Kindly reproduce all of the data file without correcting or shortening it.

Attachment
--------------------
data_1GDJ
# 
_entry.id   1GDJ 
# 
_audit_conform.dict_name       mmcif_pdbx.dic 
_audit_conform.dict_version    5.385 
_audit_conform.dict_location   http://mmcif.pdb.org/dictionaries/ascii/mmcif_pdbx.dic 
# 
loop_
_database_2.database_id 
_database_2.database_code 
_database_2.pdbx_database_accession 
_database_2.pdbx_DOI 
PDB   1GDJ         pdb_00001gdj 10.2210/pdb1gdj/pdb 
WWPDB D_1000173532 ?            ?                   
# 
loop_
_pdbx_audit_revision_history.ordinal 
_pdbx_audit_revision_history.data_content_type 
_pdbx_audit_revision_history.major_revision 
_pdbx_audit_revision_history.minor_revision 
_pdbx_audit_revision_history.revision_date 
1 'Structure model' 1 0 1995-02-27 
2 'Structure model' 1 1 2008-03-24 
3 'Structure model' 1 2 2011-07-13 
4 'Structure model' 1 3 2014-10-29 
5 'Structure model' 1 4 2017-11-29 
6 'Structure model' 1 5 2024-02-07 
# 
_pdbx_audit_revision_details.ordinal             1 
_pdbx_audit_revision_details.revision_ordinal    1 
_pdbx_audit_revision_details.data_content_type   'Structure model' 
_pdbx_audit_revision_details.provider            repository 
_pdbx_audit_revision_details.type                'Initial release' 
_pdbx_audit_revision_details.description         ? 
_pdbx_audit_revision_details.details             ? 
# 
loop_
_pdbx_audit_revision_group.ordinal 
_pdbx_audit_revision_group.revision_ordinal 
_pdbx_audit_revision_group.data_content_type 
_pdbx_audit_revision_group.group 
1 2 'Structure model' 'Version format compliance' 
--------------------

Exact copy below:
data_1GDJ
# 
_entry.id   1GDJ 
# 
_audit_conform.dict_name       mmcif_pdbx.dic 
_audit_conform.dict_version    5.385 
_audit_conform.dict_location   http://mmcif.pdb.org/dictionaries/ascii/mmcif_pdbx.dic 
# 
loop_
_database_2.database_id 
_database_2.database_code 
_database_2.pdbx_database_accession 
_database_2.pdbx_DOI 
PDB   1GDJ         pdb_00001gdj 10.2210/pdb1gdj/pdb 
WWPDB D_1000173532 ?            ?                   
# 
loop_
_pdbx_audit_revision_history.ordinal 
_pdbx_audit_revision_history.data_content_type 
_pdbx_audit_revision_history.major_revision 
_pdbx_audit_revision_history.minor_revision 
_pdbx_audit_revision_history.revision_date 
1 'Structure model' 1 0 1995-02-27 
2 'Structure model' 1 1 2008-03-24 
3 'Structure model' 1 2 2011-07-13 
4 'Structure model' 1 3 2014-10-29 
5 'Structure model' 1 4 2017-11-29 
6 'Structure model' 1 5 2024-02-07 
# 
_pdbx_audit_revision_details.ordinal             1 
_pdbx_audit_revision_details.revision_ordinal    1 
_pdbx_audit_revision_details.data_content_type   'Structure model' 
_pdbx_audit_revision_details.provider            repository 
_pdbx_audit_revision_details.type                'Initial release' 
_pdbx_audit_revision_details.description         ? 
_pdbx_audit_revision_details.details             ? 
# 
loop_
_pdbx_audit_revision_group.ordinal 
_pdbx_audit_revision_group.revision_ordinal 
_pdbx_audit_revision_group.data_content_type 
_pdbx_audit_revision_group.group 
1 2 'Structure model' 'Version format compliance' 